Based on the title alone, I doubt that I would have considered reading Fighting to Win: Samurai Techniques For Your Work and Life, by David J. Rogers. After all, what could I possibly learn from Samurai Techniques that I could apply to my life at my age?
I follow David J. Rogers’s blog and he follows mine. Visiting his website, https://davidjrogersftw.com, I discovered his books and decided to give this one a try.
It turned out that the timing was perfect. My writing had floundered for nearly a year since I came to the conclusion last April that I needed to make such massive changes in the manuscript of my historical novel work-in-progress, The Spanish Coin, that it amounted to a complete rewrite. This was devastating. I had written 120,000 words and edited it down to 96,000. I knew my characters better than I knew some of my close relatives. I was overwhelmed by the prospect of starting over, and I wrote almost nothing but my blog for the next 10 months.
I’ve always been a world-class procrastinator, so I put my novel on the back burner along with a number of other projects including some areas of housekeeping. Then, I read Fighting to Win: Samurai Techniques For Your Life and Work. I started putting into practice some of those techniques long before I finished reading the book. For one thing, I had to get my spirit in the right place. I had to move from, “I probably can’t do this” to “I can do this!”
Examples (and I’m simplifying and paraphrasing) of Samurai principles and techniques that I’ve come away with after reading David’s book include the following: keep one’s body, mind, emotions, and spirit under control; never let your fears get the best of you; don’t personalize problems or opponents (i.e., it’s a problem, not your problem); don’t whine; when you have a task to do, concentrate on it; do the most difficult or most feared task first and get it over with; always strive for self-improvement; and never hesitate or procrastinate.
The book prompted me to evaluate what is holding me back externally (such as having a chronic illness) and internally (such as fear of failure). A fiction writer does or doesn’t make her living, as the case may be, by asking, “What if?” in order to make her protagonist’s life as difficult as possible; however, she can be paralyzed in her personal life if she dwells too much on the “what-ifs” of life. (I need to make a sign that reminds me of that every day.)
After identifying my “inner dragons,” I was prompted to list the things in my life that I’ve been avoiding instead of doing. It turned out to be a longer list than I anticipated, but I’ve begun to put some Samurai techniques and principles into practice. By attacking the items on my list in an orderly fashion I’ve already made some incremental progress toward getting some things off the list. Ironically, this is pretty much the way my mother approached life and her tasks. She never knew she was using Samurai techniques! Her philosophy of life was, “You do what you have to do and you don’t complain about it.”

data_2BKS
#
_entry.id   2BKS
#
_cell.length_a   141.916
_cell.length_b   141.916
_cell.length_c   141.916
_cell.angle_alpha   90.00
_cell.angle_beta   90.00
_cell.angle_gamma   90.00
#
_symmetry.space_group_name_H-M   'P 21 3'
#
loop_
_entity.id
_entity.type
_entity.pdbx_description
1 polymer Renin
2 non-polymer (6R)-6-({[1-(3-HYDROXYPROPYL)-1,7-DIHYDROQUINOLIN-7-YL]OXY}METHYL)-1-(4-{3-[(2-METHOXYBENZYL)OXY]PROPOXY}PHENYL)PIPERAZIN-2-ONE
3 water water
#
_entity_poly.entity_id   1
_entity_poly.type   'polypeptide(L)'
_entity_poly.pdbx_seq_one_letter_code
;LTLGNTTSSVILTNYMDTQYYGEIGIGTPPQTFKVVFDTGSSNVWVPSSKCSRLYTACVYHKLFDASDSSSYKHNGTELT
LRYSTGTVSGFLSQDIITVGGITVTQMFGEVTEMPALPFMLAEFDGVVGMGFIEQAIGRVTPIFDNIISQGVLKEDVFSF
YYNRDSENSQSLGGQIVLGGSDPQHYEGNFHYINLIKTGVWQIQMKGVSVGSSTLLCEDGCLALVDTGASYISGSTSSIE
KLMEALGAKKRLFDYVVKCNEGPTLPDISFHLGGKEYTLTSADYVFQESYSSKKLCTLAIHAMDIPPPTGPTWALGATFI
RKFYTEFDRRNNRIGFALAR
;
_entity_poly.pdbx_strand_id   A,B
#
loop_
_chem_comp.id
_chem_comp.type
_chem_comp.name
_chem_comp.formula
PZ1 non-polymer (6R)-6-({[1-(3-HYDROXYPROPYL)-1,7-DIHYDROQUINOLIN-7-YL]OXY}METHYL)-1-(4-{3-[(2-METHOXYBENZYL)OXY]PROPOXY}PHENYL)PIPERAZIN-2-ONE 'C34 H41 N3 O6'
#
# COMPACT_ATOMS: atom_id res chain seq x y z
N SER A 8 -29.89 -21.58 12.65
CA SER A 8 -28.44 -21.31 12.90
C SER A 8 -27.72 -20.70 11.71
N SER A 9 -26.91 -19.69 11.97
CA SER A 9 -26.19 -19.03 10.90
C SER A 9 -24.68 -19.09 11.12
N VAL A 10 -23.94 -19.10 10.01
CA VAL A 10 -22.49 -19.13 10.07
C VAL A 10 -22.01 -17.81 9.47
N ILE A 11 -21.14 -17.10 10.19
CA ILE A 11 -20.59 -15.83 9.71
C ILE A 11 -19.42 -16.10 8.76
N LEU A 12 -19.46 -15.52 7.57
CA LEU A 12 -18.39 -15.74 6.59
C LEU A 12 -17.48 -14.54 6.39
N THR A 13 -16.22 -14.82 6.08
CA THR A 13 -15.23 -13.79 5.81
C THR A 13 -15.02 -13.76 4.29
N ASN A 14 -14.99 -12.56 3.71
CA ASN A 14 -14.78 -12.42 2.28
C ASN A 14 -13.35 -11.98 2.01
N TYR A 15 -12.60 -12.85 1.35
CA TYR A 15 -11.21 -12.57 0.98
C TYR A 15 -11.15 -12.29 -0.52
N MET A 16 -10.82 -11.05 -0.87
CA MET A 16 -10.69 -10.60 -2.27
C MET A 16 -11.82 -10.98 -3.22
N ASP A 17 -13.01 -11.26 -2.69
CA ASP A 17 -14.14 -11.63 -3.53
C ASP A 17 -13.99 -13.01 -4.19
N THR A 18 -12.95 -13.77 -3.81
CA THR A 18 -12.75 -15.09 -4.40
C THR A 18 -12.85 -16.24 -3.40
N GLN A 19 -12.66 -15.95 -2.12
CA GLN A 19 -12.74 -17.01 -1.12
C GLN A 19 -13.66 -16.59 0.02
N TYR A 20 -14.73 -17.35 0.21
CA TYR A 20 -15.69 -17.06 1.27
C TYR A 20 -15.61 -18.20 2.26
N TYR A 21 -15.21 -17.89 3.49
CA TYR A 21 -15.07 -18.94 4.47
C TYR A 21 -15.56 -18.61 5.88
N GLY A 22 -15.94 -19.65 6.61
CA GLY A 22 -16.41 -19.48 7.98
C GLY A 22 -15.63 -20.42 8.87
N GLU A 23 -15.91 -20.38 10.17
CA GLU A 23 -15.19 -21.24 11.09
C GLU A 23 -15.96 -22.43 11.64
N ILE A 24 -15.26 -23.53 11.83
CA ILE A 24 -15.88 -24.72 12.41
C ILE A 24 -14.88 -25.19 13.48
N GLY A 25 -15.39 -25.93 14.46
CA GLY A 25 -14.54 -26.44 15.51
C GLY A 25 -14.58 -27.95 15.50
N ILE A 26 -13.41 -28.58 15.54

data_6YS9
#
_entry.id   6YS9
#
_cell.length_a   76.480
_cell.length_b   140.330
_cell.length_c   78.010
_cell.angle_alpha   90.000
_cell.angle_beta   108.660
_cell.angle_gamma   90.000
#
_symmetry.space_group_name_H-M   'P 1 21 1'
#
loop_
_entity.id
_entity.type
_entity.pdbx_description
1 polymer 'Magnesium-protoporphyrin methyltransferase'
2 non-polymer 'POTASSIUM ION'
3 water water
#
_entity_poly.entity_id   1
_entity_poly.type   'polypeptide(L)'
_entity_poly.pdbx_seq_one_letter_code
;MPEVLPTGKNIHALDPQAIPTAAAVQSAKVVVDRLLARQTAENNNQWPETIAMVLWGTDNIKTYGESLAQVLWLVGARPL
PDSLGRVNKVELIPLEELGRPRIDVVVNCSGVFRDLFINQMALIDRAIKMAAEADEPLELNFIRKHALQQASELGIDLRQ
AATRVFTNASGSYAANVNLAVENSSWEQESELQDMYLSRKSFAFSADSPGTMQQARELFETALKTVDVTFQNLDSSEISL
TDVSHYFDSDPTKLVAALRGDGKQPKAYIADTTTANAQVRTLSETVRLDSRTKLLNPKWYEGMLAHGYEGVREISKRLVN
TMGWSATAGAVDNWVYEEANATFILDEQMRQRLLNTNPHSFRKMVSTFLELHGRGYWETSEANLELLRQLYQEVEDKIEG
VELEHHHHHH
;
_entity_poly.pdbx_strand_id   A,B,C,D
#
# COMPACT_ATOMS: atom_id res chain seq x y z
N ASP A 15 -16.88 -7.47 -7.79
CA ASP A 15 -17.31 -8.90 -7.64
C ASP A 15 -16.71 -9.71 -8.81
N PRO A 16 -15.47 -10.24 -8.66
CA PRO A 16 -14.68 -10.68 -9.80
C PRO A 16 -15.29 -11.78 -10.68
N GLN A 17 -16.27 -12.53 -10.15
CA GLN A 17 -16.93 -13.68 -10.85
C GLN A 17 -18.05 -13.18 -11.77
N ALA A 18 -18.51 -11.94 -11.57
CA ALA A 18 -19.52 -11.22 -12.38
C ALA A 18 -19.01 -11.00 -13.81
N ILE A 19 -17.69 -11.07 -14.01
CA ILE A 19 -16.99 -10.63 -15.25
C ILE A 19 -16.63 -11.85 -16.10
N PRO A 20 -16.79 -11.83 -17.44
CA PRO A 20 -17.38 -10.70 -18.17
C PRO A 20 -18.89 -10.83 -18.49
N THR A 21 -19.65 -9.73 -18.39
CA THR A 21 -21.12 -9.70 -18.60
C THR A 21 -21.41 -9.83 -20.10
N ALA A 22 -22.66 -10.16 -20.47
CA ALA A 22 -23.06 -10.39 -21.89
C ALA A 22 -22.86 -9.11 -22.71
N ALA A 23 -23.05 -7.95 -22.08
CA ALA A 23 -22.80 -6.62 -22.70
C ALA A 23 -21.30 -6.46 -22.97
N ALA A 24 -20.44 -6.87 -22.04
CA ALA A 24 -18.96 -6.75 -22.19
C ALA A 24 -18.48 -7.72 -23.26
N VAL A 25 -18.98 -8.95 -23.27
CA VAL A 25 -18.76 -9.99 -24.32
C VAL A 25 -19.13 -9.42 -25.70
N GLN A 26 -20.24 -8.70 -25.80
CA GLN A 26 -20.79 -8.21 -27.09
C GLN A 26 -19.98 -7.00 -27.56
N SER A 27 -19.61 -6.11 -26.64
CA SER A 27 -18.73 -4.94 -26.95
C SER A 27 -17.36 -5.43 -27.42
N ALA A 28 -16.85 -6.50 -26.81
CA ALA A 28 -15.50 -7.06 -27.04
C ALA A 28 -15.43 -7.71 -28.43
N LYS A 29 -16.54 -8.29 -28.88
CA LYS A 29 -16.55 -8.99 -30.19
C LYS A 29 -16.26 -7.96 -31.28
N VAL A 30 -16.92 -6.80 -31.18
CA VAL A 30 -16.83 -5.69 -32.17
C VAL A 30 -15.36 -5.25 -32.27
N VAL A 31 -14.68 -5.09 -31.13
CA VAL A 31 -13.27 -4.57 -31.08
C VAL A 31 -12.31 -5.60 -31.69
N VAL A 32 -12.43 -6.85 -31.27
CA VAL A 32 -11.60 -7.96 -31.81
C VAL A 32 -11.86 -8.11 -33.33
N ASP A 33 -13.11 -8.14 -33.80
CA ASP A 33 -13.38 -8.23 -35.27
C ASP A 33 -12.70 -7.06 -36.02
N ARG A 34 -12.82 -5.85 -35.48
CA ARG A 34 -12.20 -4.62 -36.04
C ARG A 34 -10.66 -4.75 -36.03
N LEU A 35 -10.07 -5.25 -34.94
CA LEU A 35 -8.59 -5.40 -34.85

The most rewarding aspect of reading David’s book is that I got my focus back on my novel! Writing is hard work, but I have regained the joy of writing this month thanks in great part to reading this book. By focusing on my book idea again and determining a logical order in which to “attack” the work of writing a novel, I have made a good start and I no longer feel overwhelmed by the entirety of the task.
David’s book gives the history of the Samurai in bits and pieces, and I found that aspect very interesting. About all I knew about the Samurai was what I picked up in 1980 by watching the TV miniseries “Shōgun” starring Richard Chamberlain. Since I’m a history buff, I enjoyed the historical aspect of the book, too. It includes many intriguing examples.
If I can overcome my fear of failure, as well as my fear of success (yes, you heard me right!) and my fear of having to pitch my book to literary agents, I just might get my novel written and published, get some quilts finished, lose some weight, and get the clutter in my house under control.
David J. Rogers is going to be surprised when he reads this blog post. I hope I have described portions of his book accurately. In fewer than 1,000 words, I have merely touched on a few of the highlights and lessons in his book.
Since my last blog post
I have joyfully worked on my novel, done some reading, and attended five basketball games in a weekend tournament in Charlotte that one of my great-nieces played in, after which I crashed twice for hours due to Chronic Fatigue Syndrome. It’s been a great week! The crocuses and daffodils are blooming, promising that spring is on the way.
Until my next blog post
I hope you have a good book to read. I’m into several books to varying degrees. The one I’m most enjoying is In the Midst of Winter, by Isabel Allende.
If you’re a writer, I hope you have productive writing time.
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